MI*Net runs frequent seminars to show how mathematics can be used to help Australian businesses solve their technical problems. Details of seminar venues and times will be posted here.
|2 May 2001||Food for thought—how Mathematics can help solve your technical problems
Wednesday 2 May 2001
This seminar will discuss a variety of case studies in which Mathematics has played a part in their solution.
Food safety and preparation of food is now a major issue of global significance. Recent events in South Australia with both fresh produce and manufactured foods, and the current disease concerns with livestock in Europe have thrust this topic into the spotlight.
Presenters for this forum will be Kieran Murphy from Food Science Australia in Werribee, whose particular area of expertise is atomisation and micro-encapsulation; Stuart Andrews from UniSA, who has had over 25 years consulting experience in the Food Industry with major research interests including food safety and quality control, and Phil Howlett and David Panton, who are involved in the organisation of the Mathematics-in-Industry Study Group and the Mathematics-in-Industry Network (MI*Net) at the University of South Australia.
Stuart Andrews will discuss food safety case studies. Specific examples will include the preparation of salads and storage temperatures of food, their impact on food quality and the determination of the shelf life of a new product. These case studies will address the bigger picture of Hazards Analysis Critical Control Points (HACCP).
Kieran Murphy will discuss the managerial and technical difficulties encountered by grape growers in protecting their crop, putting into context the commercial relevance of the problem. A potted history of the advances and blockages experienced in using an experimental approach to this problem and what led to consideration of the MISG approach. The relevance of these concepts to other areas of the food industry will be considered.
In the final part of this seminar David Panton will describe other problems involving the food industry studied at MISG, and provide an overview of MISG and how it can be used as a problem solving forum. Finally Phil Howlett will look at the role of a Mathematics-in-Industry Network (MI*Net) in providing information to Australian Companies about smart solutions.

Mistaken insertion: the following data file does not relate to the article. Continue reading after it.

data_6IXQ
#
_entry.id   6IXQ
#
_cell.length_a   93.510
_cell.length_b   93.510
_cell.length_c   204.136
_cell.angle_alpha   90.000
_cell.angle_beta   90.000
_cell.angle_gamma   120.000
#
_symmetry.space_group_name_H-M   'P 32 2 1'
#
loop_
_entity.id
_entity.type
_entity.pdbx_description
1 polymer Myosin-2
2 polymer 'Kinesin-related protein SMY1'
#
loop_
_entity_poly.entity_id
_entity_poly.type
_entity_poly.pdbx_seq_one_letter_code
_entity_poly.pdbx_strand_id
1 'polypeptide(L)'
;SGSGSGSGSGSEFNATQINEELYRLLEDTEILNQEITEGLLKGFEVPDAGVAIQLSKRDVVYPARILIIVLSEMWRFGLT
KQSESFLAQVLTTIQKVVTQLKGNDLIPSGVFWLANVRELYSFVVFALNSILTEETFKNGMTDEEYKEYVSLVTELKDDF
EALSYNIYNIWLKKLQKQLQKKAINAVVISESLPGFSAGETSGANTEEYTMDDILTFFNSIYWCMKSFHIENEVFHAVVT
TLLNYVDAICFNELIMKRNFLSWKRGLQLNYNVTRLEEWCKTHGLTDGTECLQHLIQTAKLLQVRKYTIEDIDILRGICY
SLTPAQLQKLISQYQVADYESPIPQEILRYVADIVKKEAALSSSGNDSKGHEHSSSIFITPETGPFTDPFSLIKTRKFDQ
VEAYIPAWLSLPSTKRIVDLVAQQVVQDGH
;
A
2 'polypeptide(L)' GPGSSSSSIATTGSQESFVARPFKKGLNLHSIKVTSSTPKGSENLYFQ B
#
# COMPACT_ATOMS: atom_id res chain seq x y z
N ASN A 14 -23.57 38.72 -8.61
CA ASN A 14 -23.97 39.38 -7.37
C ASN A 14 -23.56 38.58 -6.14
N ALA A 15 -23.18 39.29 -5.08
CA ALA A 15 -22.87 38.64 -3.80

|March 2001||Australian Foundry Institute (Queensland Chapter)
Mr Mithirin Kirupairajah discussed how the Mathematics-in-Industry Study Group has helped Toowoomba Foundry solve their technical problems.
|February 2001||Manufacturing Society of Australia (ManSA)
The Mathematics-in-Industry Study Group: How Mathematics can help solve some of Industry's Difficult Technical Problems
Since the mid 1980s the Mathematics-in-Industry Study Group has been a major event on the Australian Applied Mathematics scene. MISG is an annual workshop where Industry is invited to present hard technical problems to groups of Mathematicians who seek workable solutions. Past workshops have looked at a great diversity of problems from a very broad range of Industry sectors, ranging in size from large corporations to SMEs.
In this seminar we outlined the scope of these problems and how MISG works. We also discussed some details of an associated Technology Diffusion Program whose objective is to establish a National MISG network (MI*Net) aimed at broadening the scope of MISG. In particular MI*Net will involve the cooperation of Industry support groups such as SACFM and The Business Centre, and Industry Societies such as ManSA. Some of our challenges include the creation of greater awareness of the use of mathematics as a problem solving tool, and the breaking down of barriers between Industry and Universities.
The speakers were Dr David Panton and Professor Phil Howlett from the University of South Australia.
|November 2000||Resource allocation and scheduling
A presentation at SACFM on November 21 was aimed at presenting two
|November 2000||MI*Net and the MISG
On November 6 a presentation was made at The Business Centre in Adelaide to promote the MI*Net and MISG concepts. The presentation was attended by 16 client managers from The Business Centre and 14 from the South Australian Centre for Manufacturing (SACFM). Professor Phil Howlett spoke about our intentions to establish an Australia wide network to promote the application of mathematical solutions to industry's technical and organisational problems, and the various mechanisms planned to enable this. Dr David Panton spoke about the MISG workshop concept and outlined the breadth and scope of projects considered in past MISGs.
Our preparations for this seminar were assisted by Ms Deb Branford and Mr Kevin O'Callaghan.